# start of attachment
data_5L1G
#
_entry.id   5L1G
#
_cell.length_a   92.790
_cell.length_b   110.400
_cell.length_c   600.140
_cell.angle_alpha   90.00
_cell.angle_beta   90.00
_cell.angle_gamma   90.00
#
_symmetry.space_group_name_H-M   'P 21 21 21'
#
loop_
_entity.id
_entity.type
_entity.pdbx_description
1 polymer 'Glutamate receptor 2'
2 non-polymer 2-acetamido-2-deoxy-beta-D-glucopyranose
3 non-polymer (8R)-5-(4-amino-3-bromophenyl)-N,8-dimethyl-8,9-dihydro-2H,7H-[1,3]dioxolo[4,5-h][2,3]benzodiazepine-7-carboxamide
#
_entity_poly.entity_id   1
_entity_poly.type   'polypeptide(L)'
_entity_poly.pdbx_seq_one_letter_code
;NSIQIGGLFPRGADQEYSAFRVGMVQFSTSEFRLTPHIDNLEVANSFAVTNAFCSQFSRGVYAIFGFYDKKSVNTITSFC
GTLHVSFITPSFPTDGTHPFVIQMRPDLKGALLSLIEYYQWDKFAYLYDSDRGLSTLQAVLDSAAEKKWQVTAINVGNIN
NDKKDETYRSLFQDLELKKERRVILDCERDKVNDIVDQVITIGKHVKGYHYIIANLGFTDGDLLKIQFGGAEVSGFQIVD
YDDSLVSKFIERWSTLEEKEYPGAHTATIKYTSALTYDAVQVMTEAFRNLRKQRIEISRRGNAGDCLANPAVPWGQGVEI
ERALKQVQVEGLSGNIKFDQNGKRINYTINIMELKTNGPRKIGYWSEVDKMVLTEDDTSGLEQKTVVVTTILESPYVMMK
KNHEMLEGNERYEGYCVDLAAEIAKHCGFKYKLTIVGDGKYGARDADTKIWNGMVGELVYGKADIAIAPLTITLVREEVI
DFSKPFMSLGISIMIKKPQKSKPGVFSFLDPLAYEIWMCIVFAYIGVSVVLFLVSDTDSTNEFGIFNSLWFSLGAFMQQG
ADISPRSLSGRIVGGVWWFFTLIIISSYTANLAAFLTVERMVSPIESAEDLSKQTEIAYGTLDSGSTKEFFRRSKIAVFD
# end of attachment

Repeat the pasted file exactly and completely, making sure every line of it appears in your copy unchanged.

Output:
data_5L1G
#
_entry.id   5L1G
#
_cell.length_a   92.790
_cell.length_b   110.400
_cell.length_c   600.140
_cell.angle_alpha   90.00
_cell.angle_beta   90.00
_cell.angle_gamma   90.00
#
_symmetry.space_group_name_H-M   'P 21 21 21'
#
loop_
_entity.id
_entity.type
_entity.pdbx_description
1 polymer 'Glutamate receptor 2'
2 non-polymer 2-acetamido-2-deoxy-beta-D-glucopyranose
3 non-polymer (8R)-5-(4-amino-3-bromophenyl)-N,8-dimethyl-8,9-dihydro-2H,7H-[1,3]dioxolo[4,5-h][2,3]benzodiazepine-7-carboxamide
#
_entity_poly.entity_id   1
_entity_poly.type   'polypeptide(L)'
_entity_poly.pdbx_seq_one_letter_code
;NSIQIGGLFPRGADQEYSAFRVGMVQFSTSEFRLTPHIDNLEVANSFAVTNAFCSQFSRGVYAIFGFYDKKSVNTITSFC
GTLHVSFITPSFPTDGTHPFVIQMRPDLKGALLSLIEYYQWDKFAYLYDSDRGLSTLQAVLDSAAEKKWQVTAINVGNIN
NDKKDETYRSLFQDLELKKERRVILDCERDKVNDIVDQVITIGKHVKGYHYIIANLGFTDGDLLKIQFGGAEVSGFQIVD
YDDSLVSKFIERWSTLEEKEYPGAHTATIKYTSALTYDAVQVMTEAFRNLRKQRIEISRRGNAGDCLANPAVPWGQGVEI
ERALKQVQVEGLSGNIKFDQNGKRINYTINIMELKTNGPRKIGYWSEVDKMVLTEDDTSGLEQKTVVVTTILESPYVMMK
KNHEMLEGNERYEGYCVDLAAEIAKHCGFKYKLTIVGDGKYGARDADTKIWNGMVGELVYGKADIAIAPLTITLVREEVI
DFSKPFMSLGISIMIKKPQKSKPGVFSFLDPLAYEIWMCIVFAYIGVSVVLFLVSDTDSTNEFGIFNSLWFSLGAFMQQG
ADISPRSLSGRIVGGVWWFFTLIIISSYTANLAAFLTVERMVSPIESAEDLSKQTEIAYGTLDSGSTKEFFRRSKIAVFD